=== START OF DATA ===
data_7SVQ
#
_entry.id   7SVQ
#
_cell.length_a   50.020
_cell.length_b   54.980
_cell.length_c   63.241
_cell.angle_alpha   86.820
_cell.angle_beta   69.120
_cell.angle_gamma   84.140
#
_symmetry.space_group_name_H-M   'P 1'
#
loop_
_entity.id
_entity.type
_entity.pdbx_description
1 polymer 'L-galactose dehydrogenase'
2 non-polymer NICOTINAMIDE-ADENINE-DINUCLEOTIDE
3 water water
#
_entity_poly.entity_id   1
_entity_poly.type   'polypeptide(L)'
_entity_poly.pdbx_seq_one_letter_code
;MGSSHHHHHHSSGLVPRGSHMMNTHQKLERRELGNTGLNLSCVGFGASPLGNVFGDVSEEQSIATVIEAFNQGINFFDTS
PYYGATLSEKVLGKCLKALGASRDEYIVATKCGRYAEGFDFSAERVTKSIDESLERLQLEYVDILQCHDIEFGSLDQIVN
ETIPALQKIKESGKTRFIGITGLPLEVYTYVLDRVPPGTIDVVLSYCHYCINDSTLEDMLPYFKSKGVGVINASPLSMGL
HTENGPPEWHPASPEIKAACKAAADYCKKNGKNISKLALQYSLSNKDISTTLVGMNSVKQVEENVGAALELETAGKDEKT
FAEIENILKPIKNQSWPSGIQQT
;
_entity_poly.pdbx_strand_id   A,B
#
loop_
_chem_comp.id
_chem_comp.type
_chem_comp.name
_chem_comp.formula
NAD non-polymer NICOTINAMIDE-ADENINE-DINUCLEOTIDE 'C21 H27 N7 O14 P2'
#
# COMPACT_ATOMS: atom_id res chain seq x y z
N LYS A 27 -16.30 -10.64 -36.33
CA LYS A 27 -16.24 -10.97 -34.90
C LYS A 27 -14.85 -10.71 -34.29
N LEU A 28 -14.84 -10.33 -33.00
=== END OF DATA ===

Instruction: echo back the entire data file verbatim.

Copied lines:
data_7SVQ
#
_entry.id   7SVQ
#
_cell.length_a   50.020
_cell.length_b   54.980
_cell.length_c   63.241
_cell.angle_alpha   86.820
_cell.angle_beta   69.120
_cell.angle_gamma   84.140
#
_symmetry.space_group_name_H-M   'P 1'
#
loop_
_entity.id
_entity.type
_entity.pdbx_description
1 polymer 'L-galactose dehydrogenase'
2 non-polymer NICOTINAMIDE-ADENINE-DINUCLEOTIDE
3 water water
#
_entity_poly.entity_id   1
_entity_poly.type   'polypeptide(L)'
_entity_poly.pdbx_seq_one_letter_code
;MGSSHHHHHHSSGLVPRGSHMMNTHQKLERRELGNTGLNLSCVGFGASPLGNVFGDVSEEQSIATVIEAFNQGINFFDTS
PYYGATLSEKVLGKCLKALGASRDEYIVATKCGRYAEGFDFSAERVTKSIDESLERLQLEYVDILQCHDIEFGSLDQIVN
ETIPALQKIKESGKTRFIGITGLPLEVYTYVLDRVPPGTIDVVLSYCHYCINDSTLEDMLPYFKSKGVGVINASPLSMGL
HTENGPPEWHPASPEIKAACKAAADYCKKNGKNISKLALQYSLSNKDISTTLVGMNSVKQVEENVGAALELETAGKDEKT
FAEIENILKPIKNQSWPSGIQQT
;
_entity_poly.pdbx_strand_id   A,B
#
loop_
_chem_comp.id
_chem_comp.type
_chem_comp.name
_chem_comp.formula
NAD non-polymer NICOTINAMIDE-ADENINE-DINUCLEOTIDE 'C21 H27 N7 O14 P2'
#
# COMPACT_ATOMS: atom_id res chain seq x y z
N LYS A 27 -16.30 -10.64 -36.33
CA LYS A 27 -16.24 -10.97 -34.90
C LYS A 27 -14.85 -10.71 -34.29
N LEU A 28 -14.84 -10.33 -33.00